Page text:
Families that change with the times
Makes brushes for pipeline maintenance, industrial, janitorial and painting use. Founded in 1858 in Sunderland by Samuel Cottam to serve local shipyards and coal mines - all now defunct. Moved two years ago to smart new factory seven miles away at Hebburn, Tyne and Wear. Employees: 32 Turnover: 2008-09 £2.4m. Exports: 23 per cent.
Founded in 1783 at Farsley, near Leeds, by Abimelech Hainsworth. Home-based handloom weavers made cloth; "Old Bim" transported it to Leeds Coloured Cloth Market. 1800: Buys land and founds own mills. 1869: Power looms introduced. 1882 "Young Bim" founds Temperance Mill, near Leeds. 1889: Starts weaving worsted fabric; expands into Spring Valley Mills, Hainsworth's site today. Survives century of wars, fires, floods, premature deaths and textile sector contraction. Becomes a vertical, fully integrated woollen textile mill, from raw wool to finished cloth. Also moves to new heat- and flame-resistant fibres. Products include the Woolsack in the House of Lords - covered in Hainsworth cloth; snooker and pool cloth, luxurious interior fabrics, protective fabrics for emergency services, wool coffins. Employees: 195 Turnover 2008-09. £15m; pre-tax profit £1m. Exports: 40 per cent.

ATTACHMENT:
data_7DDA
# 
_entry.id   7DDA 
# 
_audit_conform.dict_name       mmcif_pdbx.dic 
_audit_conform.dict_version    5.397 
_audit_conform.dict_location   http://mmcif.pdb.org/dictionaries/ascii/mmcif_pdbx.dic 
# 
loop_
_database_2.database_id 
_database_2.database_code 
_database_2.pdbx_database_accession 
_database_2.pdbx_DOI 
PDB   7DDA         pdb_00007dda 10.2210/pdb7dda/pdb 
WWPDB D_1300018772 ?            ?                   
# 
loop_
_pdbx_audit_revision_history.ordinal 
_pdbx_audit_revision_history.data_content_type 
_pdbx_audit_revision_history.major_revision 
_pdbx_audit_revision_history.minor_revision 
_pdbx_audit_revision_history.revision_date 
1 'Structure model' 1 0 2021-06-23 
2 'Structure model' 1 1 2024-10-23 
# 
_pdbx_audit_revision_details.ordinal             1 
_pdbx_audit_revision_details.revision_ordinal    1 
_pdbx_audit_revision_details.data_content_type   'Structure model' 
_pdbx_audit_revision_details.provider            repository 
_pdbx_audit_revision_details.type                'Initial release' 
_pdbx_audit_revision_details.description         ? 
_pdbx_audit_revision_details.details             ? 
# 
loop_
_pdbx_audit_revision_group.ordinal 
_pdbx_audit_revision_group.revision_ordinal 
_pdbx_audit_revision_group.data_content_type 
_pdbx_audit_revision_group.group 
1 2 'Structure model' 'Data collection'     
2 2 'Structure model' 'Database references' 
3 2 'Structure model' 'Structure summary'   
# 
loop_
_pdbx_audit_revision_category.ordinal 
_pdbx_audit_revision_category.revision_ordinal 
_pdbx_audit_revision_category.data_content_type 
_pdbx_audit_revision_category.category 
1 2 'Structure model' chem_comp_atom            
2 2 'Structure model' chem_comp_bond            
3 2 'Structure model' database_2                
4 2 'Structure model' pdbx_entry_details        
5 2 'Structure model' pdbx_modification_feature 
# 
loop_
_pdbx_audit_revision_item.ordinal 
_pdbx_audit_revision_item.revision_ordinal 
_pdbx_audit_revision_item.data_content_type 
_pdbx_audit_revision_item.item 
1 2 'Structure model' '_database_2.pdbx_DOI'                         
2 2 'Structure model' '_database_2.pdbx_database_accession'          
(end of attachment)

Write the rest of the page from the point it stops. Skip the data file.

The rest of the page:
Gibson & Co
Founded 1715 in Hexham, Northumberland by Jasper Gibson. England's oldest family-run solicitors' practice; offices in Hexham and Newcastle. Richard Gibson said to have been Master of the Tents for King Henry VIII at the Field of the Cloth of Gold. Business lines today: residential and commercial conveyancing; private client work; financial services litigation including commercial dispute resolution in complex areas. Employees: 25, including five partners (four Gibsons). Turnover not disclosed Exports are 20 per cent of turnover.
To see pictures from the three families' archives, go to www.ft.com/generations